The Grammys were an objectifying moral disgrace, according to this anti-sexploitation group.
The National Center on Sexual Exploitation has released a statement ripping the 2021 Grammys for including Cardi B and Megan Thee Stallion’s X-rated pole-dancing performance.
“The National Center on Sexual Exploitation (NCOSE) says the CBS Grammys broadcast contributed to the sexual exploitation of women by glamorizing prostitution and stripping,” the anti-porn group wrote in its Monday release. “The performance by Cardi B and Megan Thee Stallion showed the two women and backup performers wearing thongs and lingerie, dancing on a stripper pole, and crawling around and twerking on a bed together.”
The group, which describes itself as a nonprofit, nonpartisan organization, was founded in 1962 and leads the fight to expose “the links between all forms of sexual abuse and exploitation,” including child sexual abuse, the public health harms of pornography and sexual objectification, according to its website.
The awards show, the statement continues, was a better fit for the cutting room floor of an adult-film studio than national television.
“In a performance that could have been cut from a hardcore pornography film, CBS allowed a glamorization of stripping and prostitution to be broadcast in front of a national audience — a portion of which were children — for no other reason than for TV ratings,” the center’s senior vice president and executive director Dawn Hawkins said. “Despite the ‘popularity’ of the song performed by Cardi B and Megan Thee Stallion, CBS should have never allowed this kind of explicit performance to happen at the Grammys.”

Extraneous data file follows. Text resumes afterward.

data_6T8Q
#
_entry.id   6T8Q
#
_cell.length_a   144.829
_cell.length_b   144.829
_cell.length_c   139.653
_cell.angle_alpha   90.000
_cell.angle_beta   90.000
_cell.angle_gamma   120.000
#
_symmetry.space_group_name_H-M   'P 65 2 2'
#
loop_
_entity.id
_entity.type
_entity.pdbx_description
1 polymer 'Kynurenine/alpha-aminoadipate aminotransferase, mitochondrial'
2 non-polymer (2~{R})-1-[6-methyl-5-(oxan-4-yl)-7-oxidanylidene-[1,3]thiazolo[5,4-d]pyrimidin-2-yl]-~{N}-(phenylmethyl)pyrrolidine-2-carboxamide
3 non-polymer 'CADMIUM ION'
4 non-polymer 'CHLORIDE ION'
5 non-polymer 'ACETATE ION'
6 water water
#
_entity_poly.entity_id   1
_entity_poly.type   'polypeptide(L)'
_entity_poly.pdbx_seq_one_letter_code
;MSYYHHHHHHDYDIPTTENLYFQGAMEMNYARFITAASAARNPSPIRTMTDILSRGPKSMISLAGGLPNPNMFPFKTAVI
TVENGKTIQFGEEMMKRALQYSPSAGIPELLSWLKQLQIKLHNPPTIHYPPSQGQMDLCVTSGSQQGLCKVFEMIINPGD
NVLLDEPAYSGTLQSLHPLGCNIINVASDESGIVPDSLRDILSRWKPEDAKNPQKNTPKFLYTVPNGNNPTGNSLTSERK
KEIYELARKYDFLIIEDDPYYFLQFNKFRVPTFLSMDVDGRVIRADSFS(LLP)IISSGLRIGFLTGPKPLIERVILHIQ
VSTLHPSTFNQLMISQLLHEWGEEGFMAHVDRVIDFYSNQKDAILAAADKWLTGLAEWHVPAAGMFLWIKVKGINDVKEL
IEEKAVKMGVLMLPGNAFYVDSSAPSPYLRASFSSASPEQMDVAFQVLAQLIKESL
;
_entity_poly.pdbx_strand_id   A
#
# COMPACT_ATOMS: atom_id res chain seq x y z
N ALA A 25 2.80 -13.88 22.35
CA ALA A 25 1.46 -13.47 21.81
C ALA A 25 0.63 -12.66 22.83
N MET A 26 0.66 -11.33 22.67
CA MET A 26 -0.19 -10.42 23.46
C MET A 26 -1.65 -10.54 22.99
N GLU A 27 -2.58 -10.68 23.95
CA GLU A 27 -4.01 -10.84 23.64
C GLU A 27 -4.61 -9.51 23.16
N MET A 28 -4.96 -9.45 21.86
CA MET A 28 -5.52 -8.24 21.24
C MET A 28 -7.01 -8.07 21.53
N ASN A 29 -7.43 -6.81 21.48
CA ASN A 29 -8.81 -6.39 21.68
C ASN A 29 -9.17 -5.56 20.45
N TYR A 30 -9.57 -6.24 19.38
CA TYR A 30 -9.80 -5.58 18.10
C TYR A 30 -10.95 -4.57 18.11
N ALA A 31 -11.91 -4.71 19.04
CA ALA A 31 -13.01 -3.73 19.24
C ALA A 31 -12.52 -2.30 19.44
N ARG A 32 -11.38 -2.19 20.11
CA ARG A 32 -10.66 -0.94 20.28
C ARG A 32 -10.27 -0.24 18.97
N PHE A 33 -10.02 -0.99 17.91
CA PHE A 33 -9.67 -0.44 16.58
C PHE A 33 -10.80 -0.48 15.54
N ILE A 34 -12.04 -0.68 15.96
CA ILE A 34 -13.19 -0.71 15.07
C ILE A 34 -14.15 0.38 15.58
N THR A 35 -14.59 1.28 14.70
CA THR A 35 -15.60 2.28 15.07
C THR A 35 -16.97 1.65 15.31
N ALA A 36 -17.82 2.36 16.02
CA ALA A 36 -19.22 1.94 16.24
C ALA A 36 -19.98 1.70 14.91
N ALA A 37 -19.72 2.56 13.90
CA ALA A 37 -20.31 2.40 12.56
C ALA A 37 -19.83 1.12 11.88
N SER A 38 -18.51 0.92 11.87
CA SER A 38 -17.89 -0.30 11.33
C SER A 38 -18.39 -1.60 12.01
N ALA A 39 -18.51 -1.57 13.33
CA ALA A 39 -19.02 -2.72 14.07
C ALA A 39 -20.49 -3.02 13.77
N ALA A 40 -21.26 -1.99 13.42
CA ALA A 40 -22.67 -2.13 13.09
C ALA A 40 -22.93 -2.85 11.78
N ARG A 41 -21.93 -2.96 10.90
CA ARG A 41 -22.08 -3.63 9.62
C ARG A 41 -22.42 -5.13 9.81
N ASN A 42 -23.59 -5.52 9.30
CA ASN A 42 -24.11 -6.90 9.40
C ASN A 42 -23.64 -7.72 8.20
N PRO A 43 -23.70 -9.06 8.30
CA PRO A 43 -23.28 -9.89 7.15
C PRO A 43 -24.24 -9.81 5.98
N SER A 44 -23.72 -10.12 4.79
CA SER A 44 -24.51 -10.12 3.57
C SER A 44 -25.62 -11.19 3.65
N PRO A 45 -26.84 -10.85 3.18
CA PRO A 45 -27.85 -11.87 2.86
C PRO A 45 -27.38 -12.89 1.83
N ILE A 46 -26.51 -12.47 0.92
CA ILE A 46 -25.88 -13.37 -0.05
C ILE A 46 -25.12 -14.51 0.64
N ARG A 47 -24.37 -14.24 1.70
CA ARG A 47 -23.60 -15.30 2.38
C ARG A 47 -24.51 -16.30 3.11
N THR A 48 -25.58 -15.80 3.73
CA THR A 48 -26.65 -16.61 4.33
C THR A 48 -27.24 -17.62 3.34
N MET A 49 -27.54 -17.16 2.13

Prostitution and stripping are “never empowering for women,” Hawkins goes on, arguing that the two only ever serve to “set up systems that exploit and oppress” the female-bodied.
Although Cardi B and Megan Thee Stallion’s “WAP” performance did inspire an immense amount of media coverage, it was not, in fact, able to score the Grammys good TV ratings: The award show’s ratings tanked this year, possibly to a record low. Early ratings from Nielsen have the awards drawing a measly 7.9 million total viewers, although the numbers are expected to climb incrementally when adjustments are made for time zones.